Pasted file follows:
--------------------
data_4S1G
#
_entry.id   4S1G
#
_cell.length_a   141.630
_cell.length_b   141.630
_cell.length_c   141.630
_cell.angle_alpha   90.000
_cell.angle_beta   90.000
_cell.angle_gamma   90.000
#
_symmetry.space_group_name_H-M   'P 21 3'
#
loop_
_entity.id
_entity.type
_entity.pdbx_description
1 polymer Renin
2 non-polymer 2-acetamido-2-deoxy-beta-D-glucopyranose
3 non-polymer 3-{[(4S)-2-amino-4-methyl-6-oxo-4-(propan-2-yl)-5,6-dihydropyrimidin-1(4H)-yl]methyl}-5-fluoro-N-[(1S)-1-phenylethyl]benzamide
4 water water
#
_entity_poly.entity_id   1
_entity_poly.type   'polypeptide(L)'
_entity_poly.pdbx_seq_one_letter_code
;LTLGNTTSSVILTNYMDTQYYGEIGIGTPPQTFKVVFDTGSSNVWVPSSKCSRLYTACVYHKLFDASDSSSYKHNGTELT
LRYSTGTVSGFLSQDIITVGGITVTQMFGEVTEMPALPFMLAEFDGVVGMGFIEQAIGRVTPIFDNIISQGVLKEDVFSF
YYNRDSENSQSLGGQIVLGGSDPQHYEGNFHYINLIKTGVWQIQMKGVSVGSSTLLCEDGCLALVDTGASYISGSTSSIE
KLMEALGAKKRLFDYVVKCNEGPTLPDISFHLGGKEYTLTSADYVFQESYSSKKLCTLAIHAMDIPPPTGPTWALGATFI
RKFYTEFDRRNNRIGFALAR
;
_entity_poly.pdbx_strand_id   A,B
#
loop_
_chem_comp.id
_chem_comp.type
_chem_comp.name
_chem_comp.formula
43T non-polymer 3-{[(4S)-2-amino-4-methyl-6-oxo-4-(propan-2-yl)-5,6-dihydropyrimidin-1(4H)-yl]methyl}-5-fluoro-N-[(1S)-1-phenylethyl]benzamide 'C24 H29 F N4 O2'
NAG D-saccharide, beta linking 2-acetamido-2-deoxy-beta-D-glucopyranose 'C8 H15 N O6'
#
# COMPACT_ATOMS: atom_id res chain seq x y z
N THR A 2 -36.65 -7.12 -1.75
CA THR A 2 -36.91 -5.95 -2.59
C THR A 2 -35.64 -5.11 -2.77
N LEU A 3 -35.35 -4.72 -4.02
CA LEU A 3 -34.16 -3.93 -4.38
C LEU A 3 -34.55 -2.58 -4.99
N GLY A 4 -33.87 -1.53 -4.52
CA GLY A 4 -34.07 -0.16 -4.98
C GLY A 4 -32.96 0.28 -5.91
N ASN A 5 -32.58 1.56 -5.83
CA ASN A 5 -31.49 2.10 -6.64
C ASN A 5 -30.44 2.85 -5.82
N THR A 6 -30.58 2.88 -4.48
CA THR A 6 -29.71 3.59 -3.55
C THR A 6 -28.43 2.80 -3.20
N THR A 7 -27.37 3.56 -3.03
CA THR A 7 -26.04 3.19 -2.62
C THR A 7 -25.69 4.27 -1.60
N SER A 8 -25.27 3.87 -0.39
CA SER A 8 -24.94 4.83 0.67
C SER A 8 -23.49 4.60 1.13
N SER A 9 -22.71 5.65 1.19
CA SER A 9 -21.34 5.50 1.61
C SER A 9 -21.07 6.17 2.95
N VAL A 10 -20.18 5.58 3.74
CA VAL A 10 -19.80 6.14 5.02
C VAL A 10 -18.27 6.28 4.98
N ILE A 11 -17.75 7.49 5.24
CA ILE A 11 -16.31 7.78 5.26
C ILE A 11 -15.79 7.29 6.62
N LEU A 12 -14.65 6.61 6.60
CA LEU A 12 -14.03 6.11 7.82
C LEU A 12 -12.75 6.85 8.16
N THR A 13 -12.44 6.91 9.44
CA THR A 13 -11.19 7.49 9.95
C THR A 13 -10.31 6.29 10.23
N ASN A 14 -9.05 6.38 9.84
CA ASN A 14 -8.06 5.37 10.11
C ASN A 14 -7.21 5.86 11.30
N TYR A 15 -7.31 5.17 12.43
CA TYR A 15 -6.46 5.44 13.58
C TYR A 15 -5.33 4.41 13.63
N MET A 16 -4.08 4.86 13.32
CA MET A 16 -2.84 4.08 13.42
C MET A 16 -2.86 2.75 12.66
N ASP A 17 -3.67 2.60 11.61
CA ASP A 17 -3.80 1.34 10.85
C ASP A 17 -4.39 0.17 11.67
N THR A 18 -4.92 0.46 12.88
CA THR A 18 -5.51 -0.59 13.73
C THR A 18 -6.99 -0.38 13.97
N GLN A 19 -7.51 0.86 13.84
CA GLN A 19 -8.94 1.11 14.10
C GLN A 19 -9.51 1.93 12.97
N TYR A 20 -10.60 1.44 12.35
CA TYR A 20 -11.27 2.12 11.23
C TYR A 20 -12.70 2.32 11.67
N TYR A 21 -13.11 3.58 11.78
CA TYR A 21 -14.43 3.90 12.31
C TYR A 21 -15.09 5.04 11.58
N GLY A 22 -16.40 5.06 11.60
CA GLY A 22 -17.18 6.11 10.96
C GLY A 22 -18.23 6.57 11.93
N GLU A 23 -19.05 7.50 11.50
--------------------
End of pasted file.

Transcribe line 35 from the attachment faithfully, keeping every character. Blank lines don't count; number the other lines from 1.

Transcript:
_chem_comp.id